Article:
Many important Orders, Medals and Decorations awarded to Lieutenant Colonel the Right Honourable Martin Michael Charles, Baron Charteris of Amisfield are to be auctioned at specialist auctioneers, Morton and Eden, in London on June 28th.
Martin Charteris was Private Secretary to Princess Elizabeth from 1950 until her Accession in 1952. From 1952 until 1972, Charteris served as Queen Elizabeth II’s Assistant Private Secretary. On the retirement of Sir Michael Adeane, Charteris was promoted to Private Secretary, a post which he held until 1977.
The lot that is up for auction includes the following; the Queen’s Service Order, the Most Excellent Order of the British Empire, 1939-1945 Star, Africa Star, Italy Star, Defence and War Medals, General Service Medal, Coronation Medal 1953, Jubilee Medal 1977 as well as the Most Excellent Order of the Bath, the Royal Victorian Order and France’s Legion d’Honneur. The lot is expected to fetch between £10,000-£15,000.
Though Martin Charteris is perhaps best remembered as the Private Secretary of Queen Elizabeth II, he did have a distinguished Army career before his work with The Royal Family begun.
After leaving Eton, Charteris attend the Royal Military College, Sandhurst, and received a Commission as Second Lieutenant in the King’s Royal Rifle Corps on 31st August 1933. Martin Charteris was subsequently promoted to Lieutenant.
Soon after the outbreak of war in 1939, Charteris was left temporarily paralysed by a tropical virus and on his return to Britain from Gibraltar, the hospital ship he was on board was torpedoed in the Bay of Biscay. Charteris narrowly escaped death and was eventually picked up by an American vessel.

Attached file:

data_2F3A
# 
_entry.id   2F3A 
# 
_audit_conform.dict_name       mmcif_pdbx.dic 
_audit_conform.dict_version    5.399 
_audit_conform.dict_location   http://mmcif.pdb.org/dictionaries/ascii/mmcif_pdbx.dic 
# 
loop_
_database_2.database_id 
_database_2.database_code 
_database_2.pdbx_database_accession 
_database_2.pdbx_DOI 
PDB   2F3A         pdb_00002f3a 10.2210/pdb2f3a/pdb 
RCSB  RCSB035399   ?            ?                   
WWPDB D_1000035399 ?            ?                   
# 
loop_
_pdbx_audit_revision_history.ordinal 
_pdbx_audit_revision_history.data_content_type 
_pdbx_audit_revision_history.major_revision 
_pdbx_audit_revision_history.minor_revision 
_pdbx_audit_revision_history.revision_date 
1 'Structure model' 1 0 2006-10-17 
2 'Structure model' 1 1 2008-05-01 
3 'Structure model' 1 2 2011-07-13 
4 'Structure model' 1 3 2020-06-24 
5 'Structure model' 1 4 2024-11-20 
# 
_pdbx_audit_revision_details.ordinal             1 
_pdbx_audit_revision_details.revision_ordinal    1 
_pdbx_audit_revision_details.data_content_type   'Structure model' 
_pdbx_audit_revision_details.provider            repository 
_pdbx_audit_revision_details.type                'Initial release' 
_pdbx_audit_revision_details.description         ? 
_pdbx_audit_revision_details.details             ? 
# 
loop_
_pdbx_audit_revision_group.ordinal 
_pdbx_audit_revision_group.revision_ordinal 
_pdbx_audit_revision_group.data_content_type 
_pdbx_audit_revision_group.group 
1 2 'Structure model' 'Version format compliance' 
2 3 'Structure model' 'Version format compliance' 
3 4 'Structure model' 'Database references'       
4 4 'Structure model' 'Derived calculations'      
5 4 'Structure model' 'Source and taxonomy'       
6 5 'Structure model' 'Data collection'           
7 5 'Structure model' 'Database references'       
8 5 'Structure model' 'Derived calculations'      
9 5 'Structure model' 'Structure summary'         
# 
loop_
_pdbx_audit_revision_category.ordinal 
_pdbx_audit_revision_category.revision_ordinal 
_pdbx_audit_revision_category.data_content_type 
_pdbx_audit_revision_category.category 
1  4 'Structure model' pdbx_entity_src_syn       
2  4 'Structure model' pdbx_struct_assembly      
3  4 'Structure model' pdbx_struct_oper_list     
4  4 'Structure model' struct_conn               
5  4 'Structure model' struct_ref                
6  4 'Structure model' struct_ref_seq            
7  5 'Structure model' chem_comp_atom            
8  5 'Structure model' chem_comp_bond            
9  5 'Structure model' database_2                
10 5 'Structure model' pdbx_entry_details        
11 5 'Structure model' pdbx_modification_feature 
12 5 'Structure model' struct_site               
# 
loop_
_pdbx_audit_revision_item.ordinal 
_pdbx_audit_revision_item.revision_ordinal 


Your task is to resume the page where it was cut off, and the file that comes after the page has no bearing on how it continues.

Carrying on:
Colonel Charteris recovered and returned to active service in 1941 in North Africa. His Battalion saw intense action against Rommel’s famous Africa Corps in and around Tobruk, el-Alamein, and at the Battle of Gazala. By 1945, Charteris had been promoted to Acting Brigadier.
Martin Charteris was appointed as Private Secretary to Princess Elizabeth (then Duchess of Edinburgh) in 1950. In an official visit to Kenya in 1952, Charteris was the first to hear the news that King George VI had died and that subsequently, Princess Elizabeth was now Queen Elizabeth II.
Though it has been argued that Charteris was The Queen’s favourite Courtier, the protocol was followed and Colonel Charteris served as Assistant Private Secretary under Sir Michael Adeane for the next 20 years until he was promoted to Private Secretary.
Charteris spent five years in the post and the culmination of his time as Private Secretary came in 1977 and his central involvement with The Queen’s Silver Jubilee celebrations. His organisation of the celebrations were considered his finest hour.
Martin Charteris died on 23rd December 1999 at Wood Stanway, Gloucestershire, at the age of 86.
Martin’s son, Harry Charteris, commented on the upcoming auction, “Our father was hugely proud and honoured to have received these awards in his lifetime but we know he would approve of our decision. We sincerely hope that his medals might appeal to a collector who loves The Royal Family and British History.”
“Our Monarchy is the best in the world. It’s better run than the others, does a better job and it’s a lot more fun.” (Baron Charteris of Amisfield)